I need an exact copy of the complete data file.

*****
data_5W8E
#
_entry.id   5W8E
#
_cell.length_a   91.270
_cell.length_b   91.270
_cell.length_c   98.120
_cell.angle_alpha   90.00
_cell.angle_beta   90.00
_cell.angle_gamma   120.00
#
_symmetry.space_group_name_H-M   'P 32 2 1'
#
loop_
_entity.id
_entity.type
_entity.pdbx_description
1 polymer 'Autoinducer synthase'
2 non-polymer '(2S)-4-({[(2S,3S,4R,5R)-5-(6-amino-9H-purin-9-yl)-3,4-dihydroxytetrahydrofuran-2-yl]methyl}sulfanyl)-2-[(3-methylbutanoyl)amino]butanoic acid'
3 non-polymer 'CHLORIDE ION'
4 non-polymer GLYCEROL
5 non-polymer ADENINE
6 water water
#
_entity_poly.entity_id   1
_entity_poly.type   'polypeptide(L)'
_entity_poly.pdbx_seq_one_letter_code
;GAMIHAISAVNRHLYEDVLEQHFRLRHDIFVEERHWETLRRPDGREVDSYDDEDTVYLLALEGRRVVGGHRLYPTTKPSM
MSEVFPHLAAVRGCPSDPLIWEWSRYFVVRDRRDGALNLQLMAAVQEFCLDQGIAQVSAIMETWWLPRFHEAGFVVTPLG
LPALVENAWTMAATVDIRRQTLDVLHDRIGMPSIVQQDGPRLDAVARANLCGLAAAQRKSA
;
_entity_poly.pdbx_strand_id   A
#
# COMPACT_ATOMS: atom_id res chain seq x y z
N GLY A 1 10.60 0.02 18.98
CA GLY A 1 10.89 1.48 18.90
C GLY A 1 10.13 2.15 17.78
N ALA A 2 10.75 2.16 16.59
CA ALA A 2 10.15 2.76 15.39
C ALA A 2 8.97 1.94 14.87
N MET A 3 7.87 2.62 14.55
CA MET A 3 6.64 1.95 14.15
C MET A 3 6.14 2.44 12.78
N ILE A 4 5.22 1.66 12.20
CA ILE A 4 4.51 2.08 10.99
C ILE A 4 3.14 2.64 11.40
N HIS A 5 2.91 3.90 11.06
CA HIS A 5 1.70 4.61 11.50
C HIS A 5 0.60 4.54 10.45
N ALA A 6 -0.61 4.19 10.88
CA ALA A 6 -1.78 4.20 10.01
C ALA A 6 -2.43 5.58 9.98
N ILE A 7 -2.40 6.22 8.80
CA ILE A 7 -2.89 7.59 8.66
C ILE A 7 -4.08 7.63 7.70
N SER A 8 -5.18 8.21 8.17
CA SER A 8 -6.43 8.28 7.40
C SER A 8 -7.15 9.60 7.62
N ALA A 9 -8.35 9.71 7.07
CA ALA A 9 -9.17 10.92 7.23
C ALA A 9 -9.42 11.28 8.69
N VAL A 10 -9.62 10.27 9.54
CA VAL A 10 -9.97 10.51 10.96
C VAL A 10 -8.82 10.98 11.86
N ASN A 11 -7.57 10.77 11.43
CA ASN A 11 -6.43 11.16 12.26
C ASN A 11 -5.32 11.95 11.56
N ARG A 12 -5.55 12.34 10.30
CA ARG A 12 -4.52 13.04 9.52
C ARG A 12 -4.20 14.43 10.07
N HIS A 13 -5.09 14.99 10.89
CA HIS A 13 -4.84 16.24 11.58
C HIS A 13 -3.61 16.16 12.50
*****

data_5W8E
#
_entry.id   5W8E
#
_cell.length_a   91.270
_cell.length_b   91.270
_cell.length_c   98.120
_cell.angle_alpha   90.00
_cell.angle_beta   90.00
_cell.angle_gamma   120.00
#
_symmetry.space_group_name_H-M   'P 32 2 1'
#
loop_
_entity.id
_entity.type
_entity.pdbx_description
1 polymer 'Autoinducer synthase'
2 non-polymer '(2S)-4-({[(2S,3S,4R,5R)-5-(6-amino-9H-purin-9-yl)-3,4-dihydroxytetrahydrofuran-2-yl]methyl}sulfanyl)-2-[(3-methylbutanoyl)amino]butanoic acid'
3 non-polymer 'CHLORIDE ION'
4 non-polymer GLYCEROL
5 non-polymer ADENINE
6 water water
#
_entity_poly.entity_id   1
_entity_poly.type   'polypeptide(L)'
_entity_poly.pdbx_seq_one_letter_code
;GAMIHAISAVNRHLYEDVLEQHFRLRHDIFVEERHWETLRRPDGREVDSYDDEDTVYLLALEGRRVVGGHRLYPTTKPSM
MSEVFPHLAAVRGCPSDPLIWEWSRYFVVRDRRDGALNLQLMAAVQEFCLDQGIAQVSAIMETWWLPRFHEAGFVVTPLG
LPALVENAWTMAATVDIRRQTLDVLHDRIGMPSIVQQDGPRLDAVARANLCGLAAAQRKSA
;
_entity_poly.pdbx_strand_id   A
#
# COMPACT_ATOMS: atom_id res chain seq x y z
N GLY A 1 10.60 0.02 18.98
CA GLY A 1 10.89 1.48 18.90
C GLY A 1 10.13 2.15 17.78
N ALA A 2 10.75 2.16 16.59
CA ALA A 2 10.15 2.76 15.39
C ALA A 2 8.97 1.94 14.87
N MET A 3 7.87 2.62 14.55
CA MET A 3 6.64 1.95 14.15
C MET A 3 6.14 2.44 12.78
N ILE A 4 5.22 1.66 12.20
CA ILE A 4 4.51 2.08 10.99
C ILE A 4 3.14 2.64 11.40
N HIS A 5 2.91 3.90 11.06
CA HIS A 5 1.70 4.61 11.50
C HIS A 5 0.60 4.54 10.45
N ALA A 6 -0.61 4.19 10.88
CA ALA A 6 -1.78 4.20 10.01
C ALA A 6 -2.43 5.58 9.98
N ILE A 7 -2.40 6.22 8.80
CA ILE A 7 -2.89 7.59 8.66
C ILE A 7 -4.08 7.63 7.70
N SER A 8 -5.18 8.21 8.17
CA SER A 8 -6.43 8.28 7.40
C SER A 8 -7.15 9.60 7.62
N ALA A 9 -8.35 9.71 7.07
CA ALA A 9 -9.17 10.92 7.23
C ALA A 9 -9.42 11.28 8.69
N VAL A 10 -9.62 10.27 9.54
CA VAL A 10 -9.97 10.51 10.96
C VAL A 10 -8.82 10.98 11.86
N ASN A 11 -7.57 10.77 11.43
CA ASN A 11 -6.43 11.16 12.26
C ASN A 11 -5.32 11.95 11.56
N ARG A 12 -5.55 12.34 10.30
CA ARG A 12 -4.52 13.04 9.52
C ARG A 12 -4.20 14.43 10.07
N HIS A 13 -5.09 14.99 10.89
CA HIS A 13 -4.84 16.24 11.58
C HIS A 13 -3.61 16.16 12.50